Using a specific design aesthetic (think Ikea), the shelter’s neon-coloured cocoons make it impossible not to acknowledge the physical presence of the homeless. The transparency of the structure stemmed from research finding that invisibility is generally considered a bad thing amongst street dwellers; when you are out of view of the police or other people, bad things happen to you.
The Web House
The Web House project by Nadi Jahangiri, Ken Hutt and Ivy Chan of m3 architects in London, have designed an inflatable apartment space that attaches via weblike cords to the side of an existing tall building. The web house consists of cabling which hangs from hooks fixed to the permanent structure and a skin which fills the webbing and is then inflated. The structural core containing the kitchen and bathroom is later dropped in with access being provided through the main building.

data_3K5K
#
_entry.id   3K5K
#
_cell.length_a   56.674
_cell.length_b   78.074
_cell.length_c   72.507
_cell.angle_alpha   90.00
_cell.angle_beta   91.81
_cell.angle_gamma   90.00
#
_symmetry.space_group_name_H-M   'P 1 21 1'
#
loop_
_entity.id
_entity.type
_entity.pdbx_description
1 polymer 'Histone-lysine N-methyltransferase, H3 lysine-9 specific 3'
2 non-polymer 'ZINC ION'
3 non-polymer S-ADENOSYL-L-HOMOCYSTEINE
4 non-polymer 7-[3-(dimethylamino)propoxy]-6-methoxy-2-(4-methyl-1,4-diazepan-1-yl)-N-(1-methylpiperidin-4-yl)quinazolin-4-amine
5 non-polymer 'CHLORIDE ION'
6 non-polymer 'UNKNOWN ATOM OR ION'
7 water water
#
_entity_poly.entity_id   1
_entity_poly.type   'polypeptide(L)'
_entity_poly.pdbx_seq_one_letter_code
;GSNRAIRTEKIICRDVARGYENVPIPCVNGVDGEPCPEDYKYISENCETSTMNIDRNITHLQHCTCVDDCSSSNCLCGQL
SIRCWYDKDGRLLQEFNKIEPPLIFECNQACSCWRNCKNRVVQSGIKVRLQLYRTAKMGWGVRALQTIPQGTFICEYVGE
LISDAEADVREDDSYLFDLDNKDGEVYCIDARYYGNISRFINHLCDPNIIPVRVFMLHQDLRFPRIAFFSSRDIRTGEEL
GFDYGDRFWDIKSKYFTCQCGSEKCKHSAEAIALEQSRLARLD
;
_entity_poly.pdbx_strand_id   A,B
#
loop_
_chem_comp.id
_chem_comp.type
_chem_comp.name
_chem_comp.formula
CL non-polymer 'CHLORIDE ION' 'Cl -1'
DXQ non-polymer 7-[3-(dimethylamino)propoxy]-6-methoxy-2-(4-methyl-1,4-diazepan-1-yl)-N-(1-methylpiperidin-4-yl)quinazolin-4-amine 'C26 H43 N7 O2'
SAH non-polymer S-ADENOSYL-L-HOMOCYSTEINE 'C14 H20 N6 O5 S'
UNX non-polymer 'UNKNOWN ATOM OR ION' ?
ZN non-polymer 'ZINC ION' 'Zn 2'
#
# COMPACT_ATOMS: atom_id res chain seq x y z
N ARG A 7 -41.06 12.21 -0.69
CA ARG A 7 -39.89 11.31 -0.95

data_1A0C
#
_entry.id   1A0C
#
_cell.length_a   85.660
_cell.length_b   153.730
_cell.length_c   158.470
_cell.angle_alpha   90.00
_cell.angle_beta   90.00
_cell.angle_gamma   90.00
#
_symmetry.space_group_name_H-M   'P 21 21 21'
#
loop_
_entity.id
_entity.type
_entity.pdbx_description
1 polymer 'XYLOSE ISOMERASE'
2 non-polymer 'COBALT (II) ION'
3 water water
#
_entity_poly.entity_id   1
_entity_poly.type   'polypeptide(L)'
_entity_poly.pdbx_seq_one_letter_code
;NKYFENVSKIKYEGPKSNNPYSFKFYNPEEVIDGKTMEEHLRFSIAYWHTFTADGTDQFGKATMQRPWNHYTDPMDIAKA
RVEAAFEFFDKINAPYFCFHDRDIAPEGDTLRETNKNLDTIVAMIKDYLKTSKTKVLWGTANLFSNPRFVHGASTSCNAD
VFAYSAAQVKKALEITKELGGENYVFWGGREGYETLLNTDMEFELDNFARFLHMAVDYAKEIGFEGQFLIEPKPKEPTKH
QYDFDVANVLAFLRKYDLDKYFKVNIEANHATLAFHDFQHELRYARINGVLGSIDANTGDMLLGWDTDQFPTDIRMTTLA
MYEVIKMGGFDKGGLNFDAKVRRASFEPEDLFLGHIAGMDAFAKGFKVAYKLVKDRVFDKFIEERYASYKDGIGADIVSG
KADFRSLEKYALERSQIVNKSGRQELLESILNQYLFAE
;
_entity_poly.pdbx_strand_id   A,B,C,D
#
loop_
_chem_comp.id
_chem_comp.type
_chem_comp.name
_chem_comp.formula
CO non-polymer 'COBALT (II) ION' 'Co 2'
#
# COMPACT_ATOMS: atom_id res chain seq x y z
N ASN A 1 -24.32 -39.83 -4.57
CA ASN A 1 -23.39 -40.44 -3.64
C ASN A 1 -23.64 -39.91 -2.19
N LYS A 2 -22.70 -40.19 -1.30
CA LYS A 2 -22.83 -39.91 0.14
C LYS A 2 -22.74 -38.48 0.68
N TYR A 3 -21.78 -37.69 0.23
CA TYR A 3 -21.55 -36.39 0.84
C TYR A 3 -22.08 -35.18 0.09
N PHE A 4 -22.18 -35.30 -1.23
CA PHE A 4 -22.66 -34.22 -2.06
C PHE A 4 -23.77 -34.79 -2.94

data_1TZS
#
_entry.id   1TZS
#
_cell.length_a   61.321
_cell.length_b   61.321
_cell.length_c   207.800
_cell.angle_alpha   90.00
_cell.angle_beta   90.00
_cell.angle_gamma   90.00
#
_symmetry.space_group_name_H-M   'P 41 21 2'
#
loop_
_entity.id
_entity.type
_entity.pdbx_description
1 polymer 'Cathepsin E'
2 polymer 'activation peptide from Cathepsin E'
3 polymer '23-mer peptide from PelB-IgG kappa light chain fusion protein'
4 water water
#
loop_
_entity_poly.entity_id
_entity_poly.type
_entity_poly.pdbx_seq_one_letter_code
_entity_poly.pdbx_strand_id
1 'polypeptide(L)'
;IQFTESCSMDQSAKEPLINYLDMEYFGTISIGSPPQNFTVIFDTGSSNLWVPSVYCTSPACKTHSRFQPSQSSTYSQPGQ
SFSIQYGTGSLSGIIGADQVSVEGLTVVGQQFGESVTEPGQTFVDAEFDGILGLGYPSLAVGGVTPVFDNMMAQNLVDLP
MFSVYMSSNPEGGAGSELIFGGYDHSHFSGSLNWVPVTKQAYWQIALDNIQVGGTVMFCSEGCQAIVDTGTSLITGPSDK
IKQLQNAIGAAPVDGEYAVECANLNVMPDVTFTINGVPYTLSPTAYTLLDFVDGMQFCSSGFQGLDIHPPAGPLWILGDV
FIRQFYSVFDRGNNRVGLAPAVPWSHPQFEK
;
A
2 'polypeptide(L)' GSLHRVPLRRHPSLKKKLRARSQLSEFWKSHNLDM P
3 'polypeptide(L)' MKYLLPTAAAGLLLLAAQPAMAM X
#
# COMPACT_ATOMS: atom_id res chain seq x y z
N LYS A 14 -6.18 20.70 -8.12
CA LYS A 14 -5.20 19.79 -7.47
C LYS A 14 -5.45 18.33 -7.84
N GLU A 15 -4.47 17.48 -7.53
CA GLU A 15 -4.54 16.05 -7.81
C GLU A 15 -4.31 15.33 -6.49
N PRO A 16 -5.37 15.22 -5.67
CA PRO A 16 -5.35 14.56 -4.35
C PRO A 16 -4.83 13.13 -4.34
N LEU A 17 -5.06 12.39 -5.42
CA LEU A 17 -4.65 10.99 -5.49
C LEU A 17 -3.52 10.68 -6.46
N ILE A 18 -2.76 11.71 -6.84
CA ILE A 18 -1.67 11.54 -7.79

As a classic parasitic type structure (generally defined as any flexible and temporary structure (not very inclusively designed by an artist or architect) that feeds off existing infrastructure), the Web House can be erected almost anywhere including hanging from bridges, strung between buildings or even straddling roads or railway lines.
quo oct 05
Apart from the Hi tech industry which seems to reinvent itself at lightning speed while also reducing exponentially in size – it seems psychologically, a long time between inventions; the day to day type that are so startlingly simple that you are left kicking yourself thinking why no one else thought of it before. Inventions to the stature of the zip, Velcro or paper clips sprung out of pure need and a void in the market; the household Band-Aid was developed to protect a clumsy housewife, those yellow sticky Post It Notes to keep ones place in a church hymn book and Liquid Paper by a secretary searching for as an easier way to correct typos.